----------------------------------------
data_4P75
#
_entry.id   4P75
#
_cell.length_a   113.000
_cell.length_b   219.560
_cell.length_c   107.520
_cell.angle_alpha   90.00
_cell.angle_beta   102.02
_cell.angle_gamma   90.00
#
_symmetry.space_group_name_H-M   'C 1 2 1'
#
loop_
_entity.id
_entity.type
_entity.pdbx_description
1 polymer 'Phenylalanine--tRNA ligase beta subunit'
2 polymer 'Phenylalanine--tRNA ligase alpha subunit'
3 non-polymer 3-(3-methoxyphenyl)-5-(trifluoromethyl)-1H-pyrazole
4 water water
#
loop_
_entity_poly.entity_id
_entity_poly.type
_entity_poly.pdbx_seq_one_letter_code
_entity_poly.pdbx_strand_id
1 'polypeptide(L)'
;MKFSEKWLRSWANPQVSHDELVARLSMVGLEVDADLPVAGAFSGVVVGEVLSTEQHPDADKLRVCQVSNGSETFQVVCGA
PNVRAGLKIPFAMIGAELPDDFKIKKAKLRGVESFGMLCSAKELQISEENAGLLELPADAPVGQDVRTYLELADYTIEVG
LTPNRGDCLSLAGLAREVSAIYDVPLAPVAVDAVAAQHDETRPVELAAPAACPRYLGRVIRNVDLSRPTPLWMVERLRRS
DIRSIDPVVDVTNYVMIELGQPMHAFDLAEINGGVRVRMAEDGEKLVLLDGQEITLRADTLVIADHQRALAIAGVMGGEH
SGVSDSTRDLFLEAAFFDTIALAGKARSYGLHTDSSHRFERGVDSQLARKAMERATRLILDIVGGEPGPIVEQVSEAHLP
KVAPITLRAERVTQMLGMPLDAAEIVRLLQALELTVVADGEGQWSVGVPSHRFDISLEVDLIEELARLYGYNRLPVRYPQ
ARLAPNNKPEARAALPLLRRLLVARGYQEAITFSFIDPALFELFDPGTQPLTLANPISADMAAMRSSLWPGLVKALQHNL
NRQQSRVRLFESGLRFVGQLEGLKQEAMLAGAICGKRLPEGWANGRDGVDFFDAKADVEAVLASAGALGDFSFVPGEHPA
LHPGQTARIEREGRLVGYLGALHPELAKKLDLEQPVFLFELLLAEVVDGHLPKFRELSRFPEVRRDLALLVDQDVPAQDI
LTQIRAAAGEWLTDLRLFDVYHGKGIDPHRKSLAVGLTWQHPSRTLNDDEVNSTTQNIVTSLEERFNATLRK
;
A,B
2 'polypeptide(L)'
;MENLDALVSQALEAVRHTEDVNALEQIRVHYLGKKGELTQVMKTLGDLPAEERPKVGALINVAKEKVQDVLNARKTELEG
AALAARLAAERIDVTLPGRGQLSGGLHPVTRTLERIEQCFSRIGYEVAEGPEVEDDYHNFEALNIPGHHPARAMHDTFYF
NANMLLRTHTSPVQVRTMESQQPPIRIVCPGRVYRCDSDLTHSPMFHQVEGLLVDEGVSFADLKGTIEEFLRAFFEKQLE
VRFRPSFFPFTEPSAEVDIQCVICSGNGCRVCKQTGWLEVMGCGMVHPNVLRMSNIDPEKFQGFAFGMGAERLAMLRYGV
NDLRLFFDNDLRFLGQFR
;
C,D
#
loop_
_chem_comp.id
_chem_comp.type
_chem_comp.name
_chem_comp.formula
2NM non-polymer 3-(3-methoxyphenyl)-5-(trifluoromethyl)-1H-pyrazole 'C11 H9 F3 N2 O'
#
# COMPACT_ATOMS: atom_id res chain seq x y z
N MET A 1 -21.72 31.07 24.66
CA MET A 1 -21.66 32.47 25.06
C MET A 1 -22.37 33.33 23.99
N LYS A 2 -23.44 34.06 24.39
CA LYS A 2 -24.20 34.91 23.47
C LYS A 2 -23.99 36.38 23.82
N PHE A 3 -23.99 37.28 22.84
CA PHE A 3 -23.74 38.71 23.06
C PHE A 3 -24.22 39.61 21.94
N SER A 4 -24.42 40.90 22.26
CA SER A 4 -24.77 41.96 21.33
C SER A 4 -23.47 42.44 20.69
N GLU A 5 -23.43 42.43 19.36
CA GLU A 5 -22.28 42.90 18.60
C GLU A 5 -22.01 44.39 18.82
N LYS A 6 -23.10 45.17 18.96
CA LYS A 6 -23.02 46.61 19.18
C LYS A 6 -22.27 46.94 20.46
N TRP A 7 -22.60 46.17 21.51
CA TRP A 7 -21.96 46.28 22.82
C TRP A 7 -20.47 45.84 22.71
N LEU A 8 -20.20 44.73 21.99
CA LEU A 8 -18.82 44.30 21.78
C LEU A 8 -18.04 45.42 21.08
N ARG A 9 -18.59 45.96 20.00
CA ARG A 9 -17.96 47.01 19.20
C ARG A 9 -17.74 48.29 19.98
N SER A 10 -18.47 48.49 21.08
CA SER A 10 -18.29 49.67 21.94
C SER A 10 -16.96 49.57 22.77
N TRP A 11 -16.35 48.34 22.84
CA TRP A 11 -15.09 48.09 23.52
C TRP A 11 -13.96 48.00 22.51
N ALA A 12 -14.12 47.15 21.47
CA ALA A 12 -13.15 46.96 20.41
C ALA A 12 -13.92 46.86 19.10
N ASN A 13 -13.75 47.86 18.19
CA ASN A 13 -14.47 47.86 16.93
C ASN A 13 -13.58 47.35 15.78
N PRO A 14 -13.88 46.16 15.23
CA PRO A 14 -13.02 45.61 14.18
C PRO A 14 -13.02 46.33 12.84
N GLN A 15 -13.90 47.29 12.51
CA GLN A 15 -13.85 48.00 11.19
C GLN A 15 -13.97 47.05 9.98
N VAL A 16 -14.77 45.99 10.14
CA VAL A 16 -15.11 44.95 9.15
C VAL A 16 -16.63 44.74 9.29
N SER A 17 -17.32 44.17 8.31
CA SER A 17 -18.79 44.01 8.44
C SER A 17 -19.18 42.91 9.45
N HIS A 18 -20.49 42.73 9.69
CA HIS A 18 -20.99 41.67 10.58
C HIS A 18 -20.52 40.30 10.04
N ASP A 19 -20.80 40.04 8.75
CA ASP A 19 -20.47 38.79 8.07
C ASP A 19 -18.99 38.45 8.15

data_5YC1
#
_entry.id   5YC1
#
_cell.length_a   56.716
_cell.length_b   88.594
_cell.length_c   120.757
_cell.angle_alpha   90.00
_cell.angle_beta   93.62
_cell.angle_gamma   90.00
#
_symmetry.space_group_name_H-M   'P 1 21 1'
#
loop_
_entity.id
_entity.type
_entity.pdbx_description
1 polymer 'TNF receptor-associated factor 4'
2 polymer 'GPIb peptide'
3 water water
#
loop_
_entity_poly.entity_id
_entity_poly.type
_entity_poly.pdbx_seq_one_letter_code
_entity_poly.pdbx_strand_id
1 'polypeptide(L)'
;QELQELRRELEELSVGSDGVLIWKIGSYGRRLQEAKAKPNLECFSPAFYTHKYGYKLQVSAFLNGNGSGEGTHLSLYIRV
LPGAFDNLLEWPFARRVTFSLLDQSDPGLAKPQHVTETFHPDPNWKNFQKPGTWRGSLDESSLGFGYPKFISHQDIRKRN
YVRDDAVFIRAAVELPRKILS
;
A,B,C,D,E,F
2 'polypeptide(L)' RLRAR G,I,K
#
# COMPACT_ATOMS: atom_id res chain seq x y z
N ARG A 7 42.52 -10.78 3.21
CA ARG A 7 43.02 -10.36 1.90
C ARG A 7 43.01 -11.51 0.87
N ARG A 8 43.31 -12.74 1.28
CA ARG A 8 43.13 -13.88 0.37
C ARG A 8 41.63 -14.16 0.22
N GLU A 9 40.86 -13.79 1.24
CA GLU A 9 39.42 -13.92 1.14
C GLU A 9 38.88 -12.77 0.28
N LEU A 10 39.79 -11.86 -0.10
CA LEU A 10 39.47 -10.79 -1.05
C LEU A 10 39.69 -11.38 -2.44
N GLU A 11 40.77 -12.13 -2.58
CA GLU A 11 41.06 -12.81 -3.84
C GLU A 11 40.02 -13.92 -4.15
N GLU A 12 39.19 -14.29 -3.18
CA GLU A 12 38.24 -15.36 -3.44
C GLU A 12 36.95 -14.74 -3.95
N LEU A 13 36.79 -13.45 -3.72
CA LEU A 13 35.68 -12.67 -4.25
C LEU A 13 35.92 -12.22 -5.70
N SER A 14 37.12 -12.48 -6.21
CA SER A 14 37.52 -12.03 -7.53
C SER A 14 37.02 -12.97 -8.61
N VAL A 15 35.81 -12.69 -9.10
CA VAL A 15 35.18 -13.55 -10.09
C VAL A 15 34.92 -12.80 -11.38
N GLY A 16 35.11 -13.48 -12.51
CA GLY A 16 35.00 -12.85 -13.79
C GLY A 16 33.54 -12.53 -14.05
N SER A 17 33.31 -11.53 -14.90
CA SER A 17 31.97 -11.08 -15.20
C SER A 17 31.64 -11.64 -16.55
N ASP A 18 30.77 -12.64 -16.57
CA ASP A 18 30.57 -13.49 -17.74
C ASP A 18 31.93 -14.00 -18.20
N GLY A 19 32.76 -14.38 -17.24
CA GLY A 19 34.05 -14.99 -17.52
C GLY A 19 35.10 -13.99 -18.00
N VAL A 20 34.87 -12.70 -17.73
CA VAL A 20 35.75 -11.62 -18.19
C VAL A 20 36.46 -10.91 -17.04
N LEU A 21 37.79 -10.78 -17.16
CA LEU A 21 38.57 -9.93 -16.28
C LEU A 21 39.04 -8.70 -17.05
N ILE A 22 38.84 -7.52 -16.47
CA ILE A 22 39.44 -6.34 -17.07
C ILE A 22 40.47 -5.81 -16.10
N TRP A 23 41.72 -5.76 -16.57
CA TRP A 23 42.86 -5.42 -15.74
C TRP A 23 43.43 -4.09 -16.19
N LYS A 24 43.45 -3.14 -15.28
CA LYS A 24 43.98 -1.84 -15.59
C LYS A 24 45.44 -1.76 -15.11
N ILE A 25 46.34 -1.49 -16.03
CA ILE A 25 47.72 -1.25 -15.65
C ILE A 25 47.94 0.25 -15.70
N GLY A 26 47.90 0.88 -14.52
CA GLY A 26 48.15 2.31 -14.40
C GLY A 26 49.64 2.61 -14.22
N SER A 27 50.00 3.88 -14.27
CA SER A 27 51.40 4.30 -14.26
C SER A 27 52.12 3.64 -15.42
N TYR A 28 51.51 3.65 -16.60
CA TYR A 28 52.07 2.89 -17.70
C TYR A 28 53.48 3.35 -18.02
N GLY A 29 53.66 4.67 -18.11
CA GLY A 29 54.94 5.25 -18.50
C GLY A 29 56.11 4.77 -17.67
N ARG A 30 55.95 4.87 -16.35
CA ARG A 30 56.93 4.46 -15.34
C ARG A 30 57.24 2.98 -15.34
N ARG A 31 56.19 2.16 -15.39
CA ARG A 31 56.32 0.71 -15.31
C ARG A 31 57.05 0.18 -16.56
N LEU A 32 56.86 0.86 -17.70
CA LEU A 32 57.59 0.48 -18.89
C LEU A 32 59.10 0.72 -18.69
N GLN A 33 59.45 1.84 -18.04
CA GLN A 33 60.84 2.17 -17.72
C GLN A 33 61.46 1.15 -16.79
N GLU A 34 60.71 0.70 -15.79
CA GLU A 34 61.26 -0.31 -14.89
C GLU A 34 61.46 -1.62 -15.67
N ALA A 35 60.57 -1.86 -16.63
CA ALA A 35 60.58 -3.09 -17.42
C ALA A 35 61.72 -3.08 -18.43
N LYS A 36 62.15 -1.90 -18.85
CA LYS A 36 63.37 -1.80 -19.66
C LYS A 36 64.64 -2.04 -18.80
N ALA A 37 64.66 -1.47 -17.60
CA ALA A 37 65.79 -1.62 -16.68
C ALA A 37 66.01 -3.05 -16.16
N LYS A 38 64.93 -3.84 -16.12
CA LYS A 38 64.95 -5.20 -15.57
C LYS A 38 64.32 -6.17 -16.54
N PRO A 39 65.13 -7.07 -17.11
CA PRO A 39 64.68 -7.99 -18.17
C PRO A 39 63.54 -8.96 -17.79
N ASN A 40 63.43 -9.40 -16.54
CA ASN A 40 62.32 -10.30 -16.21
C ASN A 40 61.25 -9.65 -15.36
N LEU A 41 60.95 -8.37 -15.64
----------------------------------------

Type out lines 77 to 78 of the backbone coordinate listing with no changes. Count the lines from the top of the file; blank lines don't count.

CA TRP A 7 -21.96 46.28 22.82
C TRP A 7 -20.47 45.84 22.71